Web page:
South Korea ties up with Norway on Arctic shipping
"MV Nordic Barents" became the first non-Russian flag vessel to sail the Northern Sea Route in transit in 2010 from Kirkenes in Norway to a port in China. Photo: Nordic Shipping Company.
President Lee Myung-bak meets with Prime Minister Jens Stoltenberg Wednesday morning to discuss how the two countries can take advantage of the new shipping routes opening between Europa and Asia as the Arctic sea ice melts.
Both Norway and South Korea are major global players in shipping. Norway is home to many of the world’s largest shipping companies, while South Korea is home to some of the largest ship-building yards in the world.
Establishing new shipping routes over the Arctic is a key agenda item for President Lee Myung-bak’s visit to Norway. Yesterday he had lunch at the Royal Castle in Oslo, while today starts with political discussions with Prime Minister Jens Stoltenberg, according to the portal of the Norwegian Government.
“New shipping lanes will significantly boost economic exchange between Asia and Europe,” President Lee said to the new-agency Yonhap on his first day in Norway.
“It takes about 30 days to go from South Korea to Europe by ship, but if Arctic routes are created, I think travel time will be halved. If that happens, economic exchanges between Europe and Asia will become very brisk. In particular, if Norway cooperates with us, Asian routes will be established, which will be very good for its future.”
The meeting between the two state leaders comes the same week as international ice- and climate scientists can report an all-time low for the Arctic sea-ice cap. Last week, the sea-ice cap dropped below 4 million square kilometers according to a report from the National Snow & Ice Data Centre. The will likely continue to melt even more to the end of this week before the freezing season starts again for the winter.
Earlier this week, BarentsObserver reported that the number of vessels and amount of cargo shipped along the Northern Sea Route have gained speed for the season. So far 22 vessels have sailed – 13 from the European part to Asia and nine from the east to the west. The season for shipping along the Northern Sea Route will likely last for another two months.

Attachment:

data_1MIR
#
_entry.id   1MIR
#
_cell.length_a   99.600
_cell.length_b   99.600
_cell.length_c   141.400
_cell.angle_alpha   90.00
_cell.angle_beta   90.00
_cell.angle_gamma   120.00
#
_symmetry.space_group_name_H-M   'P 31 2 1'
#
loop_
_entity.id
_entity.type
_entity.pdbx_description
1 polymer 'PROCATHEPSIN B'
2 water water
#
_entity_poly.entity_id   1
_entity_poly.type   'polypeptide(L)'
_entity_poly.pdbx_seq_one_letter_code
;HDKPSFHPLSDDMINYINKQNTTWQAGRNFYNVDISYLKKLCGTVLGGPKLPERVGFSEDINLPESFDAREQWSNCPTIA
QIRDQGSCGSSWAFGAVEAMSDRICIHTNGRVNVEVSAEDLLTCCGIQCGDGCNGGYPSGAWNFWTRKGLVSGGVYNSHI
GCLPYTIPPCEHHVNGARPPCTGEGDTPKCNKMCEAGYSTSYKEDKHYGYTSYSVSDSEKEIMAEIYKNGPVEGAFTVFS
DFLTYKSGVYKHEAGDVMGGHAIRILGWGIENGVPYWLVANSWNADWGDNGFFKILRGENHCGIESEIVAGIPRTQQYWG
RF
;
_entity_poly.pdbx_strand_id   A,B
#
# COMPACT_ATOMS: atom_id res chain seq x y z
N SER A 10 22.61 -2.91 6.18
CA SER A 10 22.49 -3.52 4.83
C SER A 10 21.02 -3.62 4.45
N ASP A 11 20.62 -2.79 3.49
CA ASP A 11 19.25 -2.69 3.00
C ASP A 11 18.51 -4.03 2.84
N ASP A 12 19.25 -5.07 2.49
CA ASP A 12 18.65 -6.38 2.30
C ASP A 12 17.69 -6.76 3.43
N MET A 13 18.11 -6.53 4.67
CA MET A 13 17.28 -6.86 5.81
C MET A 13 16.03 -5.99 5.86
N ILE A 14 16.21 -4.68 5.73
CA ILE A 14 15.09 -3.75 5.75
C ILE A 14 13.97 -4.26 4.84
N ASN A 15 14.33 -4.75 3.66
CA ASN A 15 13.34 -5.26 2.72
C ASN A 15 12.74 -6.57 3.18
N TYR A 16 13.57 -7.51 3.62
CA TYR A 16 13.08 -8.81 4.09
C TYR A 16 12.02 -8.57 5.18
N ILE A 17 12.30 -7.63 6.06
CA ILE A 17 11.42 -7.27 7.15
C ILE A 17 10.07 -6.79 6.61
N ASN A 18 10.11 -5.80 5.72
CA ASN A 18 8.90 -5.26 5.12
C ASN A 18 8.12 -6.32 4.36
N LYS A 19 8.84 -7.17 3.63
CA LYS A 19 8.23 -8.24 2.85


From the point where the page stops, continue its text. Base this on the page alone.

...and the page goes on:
Another item on the South Korean’s President visiting Norway is cooperation on science and environment technology. On Tuesday, Lee Myung-bak Lee held video conference calls with South Korean scientists at the country’s research bases in Antarctica, the Arctic and aboard an icebreaker conducting research in polar areas, commending their hard work in extreme conditions, according to Yonhap.
The South Korea’n leader arrived to Norway directly from the Asia-Pacific Economic Cooperation forum in Vladivostok. Russia and Norway are the two leading Arctic countries discussing how to deal with increased shipping in the Arctic as the global warming melts the ice.
MURMANSK: Ecological groups gathered on Kola Peninsula fear that Barents nature will be the looser after Oslo decided to call off the environmental minister’s Moscow meeting in response to Russia’s annexation of Crimea.
TROMSØ: Since the first five specimens of snow crab were found in the Barents Sea in 1996, the population has exploded. There is now ten times as much snow crab than king crab in the area, and scientists are just starting to find out how this new species has adopted to life in the Barents Sea.
The current situation in Ukraine makes cross-border cooperation with the neighboring countries even more important, Barents Secretariat leader Rune Rafaelsen says. At the same time, Norway has joined NATO’s condemnation of Russia’s military escalation on the Crimea peninsula.
Board member Amund Trellevik in the press network fears entry-denial of Kremlin’s controversial propaganda-journalist Dmitry Kiselyov could be retaliated by refusing Norwegian journalists access to Russia.